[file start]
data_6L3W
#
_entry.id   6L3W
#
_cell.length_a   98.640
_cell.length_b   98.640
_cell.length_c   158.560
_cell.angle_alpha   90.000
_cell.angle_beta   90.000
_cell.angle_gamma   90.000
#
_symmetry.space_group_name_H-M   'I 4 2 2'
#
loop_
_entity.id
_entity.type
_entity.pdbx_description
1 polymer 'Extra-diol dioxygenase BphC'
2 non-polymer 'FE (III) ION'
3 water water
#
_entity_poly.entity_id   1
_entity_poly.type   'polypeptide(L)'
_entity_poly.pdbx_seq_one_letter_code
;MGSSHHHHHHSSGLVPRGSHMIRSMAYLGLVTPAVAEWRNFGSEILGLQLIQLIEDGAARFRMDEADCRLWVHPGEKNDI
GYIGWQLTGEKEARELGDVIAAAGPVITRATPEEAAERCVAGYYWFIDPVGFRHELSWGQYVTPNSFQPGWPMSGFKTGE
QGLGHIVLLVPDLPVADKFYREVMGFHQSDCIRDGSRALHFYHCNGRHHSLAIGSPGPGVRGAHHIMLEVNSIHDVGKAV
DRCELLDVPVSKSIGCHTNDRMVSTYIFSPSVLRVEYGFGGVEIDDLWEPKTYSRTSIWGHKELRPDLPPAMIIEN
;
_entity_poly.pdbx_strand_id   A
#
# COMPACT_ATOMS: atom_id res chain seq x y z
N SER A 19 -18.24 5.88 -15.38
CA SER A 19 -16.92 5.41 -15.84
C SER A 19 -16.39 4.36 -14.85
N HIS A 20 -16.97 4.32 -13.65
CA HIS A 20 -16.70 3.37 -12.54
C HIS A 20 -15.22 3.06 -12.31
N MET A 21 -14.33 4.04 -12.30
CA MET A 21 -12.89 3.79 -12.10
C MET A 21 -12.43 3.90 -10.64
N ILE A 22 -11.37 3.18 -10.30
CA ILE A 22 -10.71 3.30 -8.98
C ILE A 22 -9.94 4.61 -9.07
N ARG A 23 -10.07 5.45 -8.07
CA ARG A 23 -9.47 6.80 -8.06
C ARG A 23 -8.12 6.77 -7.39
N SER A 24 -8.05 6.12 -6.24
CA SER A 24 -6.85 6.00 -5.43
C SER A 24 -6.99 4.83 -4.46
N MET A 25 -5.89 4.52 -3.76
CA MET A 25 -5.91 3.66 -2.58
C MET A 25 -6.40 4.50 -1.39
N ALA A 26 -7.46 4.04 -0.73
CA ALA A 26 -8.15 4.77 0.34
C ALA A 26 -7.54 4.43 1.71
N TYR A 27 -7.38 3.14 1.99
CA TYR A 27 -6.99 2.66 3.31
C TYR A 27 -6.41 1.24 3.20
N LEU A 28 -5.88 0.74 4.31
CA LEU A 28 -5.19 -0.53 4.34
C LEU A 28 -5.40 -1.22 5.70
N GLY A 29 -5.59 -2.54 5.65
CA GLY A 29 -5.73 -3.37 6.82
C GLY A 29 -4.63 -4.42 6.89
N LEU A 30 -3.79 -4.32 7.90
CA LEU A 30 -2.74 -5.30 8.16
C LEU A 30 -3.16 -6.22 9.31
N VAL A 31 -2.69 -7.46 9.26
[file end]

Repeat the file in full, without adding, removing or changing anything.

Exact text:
data_6L3W
#
_entry.id   6L3W
#
_cell.length_a   98.640
_cell.length_b   98.640
_cell.length_c   158.560
_cell.angle_alpha   90.000
_cell.angle_beta   90.000
_cell.angle_gamma   90.000
#
_symmetry.space_group_name_H-M   'I 4 2 2'
#
loop_
_entity.id
_entity.type
_entity.pdbx_description
1 polymer 'Extra-diol dioxygenase BphC'
2 non-polymer 'FE (III) ION'
3 water water
#
_entity_poly.entity_id   1
_entity_poly.type   'polypeptide(L)'
_entity_poly.pdbx_seq_one_letter_code
;MGSSHHHHHHSSGLVPRGSHMIRSMAYLGLVTPAVAEWRNFGSEILGLQLIQLIEDGAARFRMDEADCRLWVHPGEKNDI
GYIGWQLTGEKEARELGDVIAAAGPVITRATPEEAAERCVAGYYWFIDPVGFRHELSWGQYVTPNSFQPGWPMSGFKTGE
QGLGHIVLLVPDLPVADKFYREVMGFHQSDCIRDGSRALHFYHCNGRHHSLAIGSPGPGVRGAHHIMLEVNSIHDVGKAV
DRCELLDVPVSKSIGCHTNDRMVSTYIFSPSVLRVEYGFGGVEIDDLWEPKTYSRTSIWGHKELRPDLPPAMIIEN
;
_entity_poly.pdbx_strand_id   A
#
# COMPACT_ATOMS: atom_id res chain seq x y z
N SER A 19 -18.24 5.88 -15.38
CA SER A 19 -16.92 5.41 -15.84
C SER A 19 -16.39 4.36 -14.85
N HIS A 20 -16.97 4.32 -13.65
CA HIS A 20 -16.70 3.37 -12.54
C HIS A 20 -15.22 3.06 -12.31
N MET A 21 -14.33 4.04 -12.30
CA MET A 21 -12.89 3.79 -12.10
C MET A 21 -12.43 3.90 -10.64
N ILE A 22 -11.37 3.18 -10.30
CA ILE A 22 -10.71 3.30 -8.98
C ILE A 22 -9.94 4.61 -9.07
N ARG A 23 -10.07 5.45 -8.07
CA ARG A 23 -9.47 6.80 -8.06
C ARG A 23 -8.12 6.77 -7.39
N SER A 24 -8.05 6.12 -6.24
CA SER A 24 -6.85 6.00 -5.43
C SER A 24 -6.99 4.83 -4.46
N MET A 25 -5.89 4.52 -3.76
CA MET A 25 -5.91 3.66 -2.58
C MET A 25 -6.40 4.50 -1.39
N ALA A 26 -7.46 4.04 -0.73
CA ALA A 26 -8.15 4.77 0.34
C ALA A 26 -7.54 4.43 1.71
N TYR A 27 -7.38 3.14 1.99
CA TYR A 27 -6.99 2.66 3.31
C TYR A 27 -6.41 1.24 3.20
N LEU A 28 -5.88 0.74 4.31
CA LEU A 28 -5.19 -0.53 4.34
C LEU A 28 -5.40 -1.22 5.70
N GLY A 29 -5.59 -2.54 5.65
CA GLY A 29 -5.73 -3.37 6.82
C GLY A 29 -4.63 -4.42 6.89
N LEU A 30 -3.79 -4.32 7.90
CA LEU A 30 -2.74 -5.30 8.16
C LEU A 30 -3.16 -6.22 9.31
N VAL A 31 -2.69 -7.46 9.26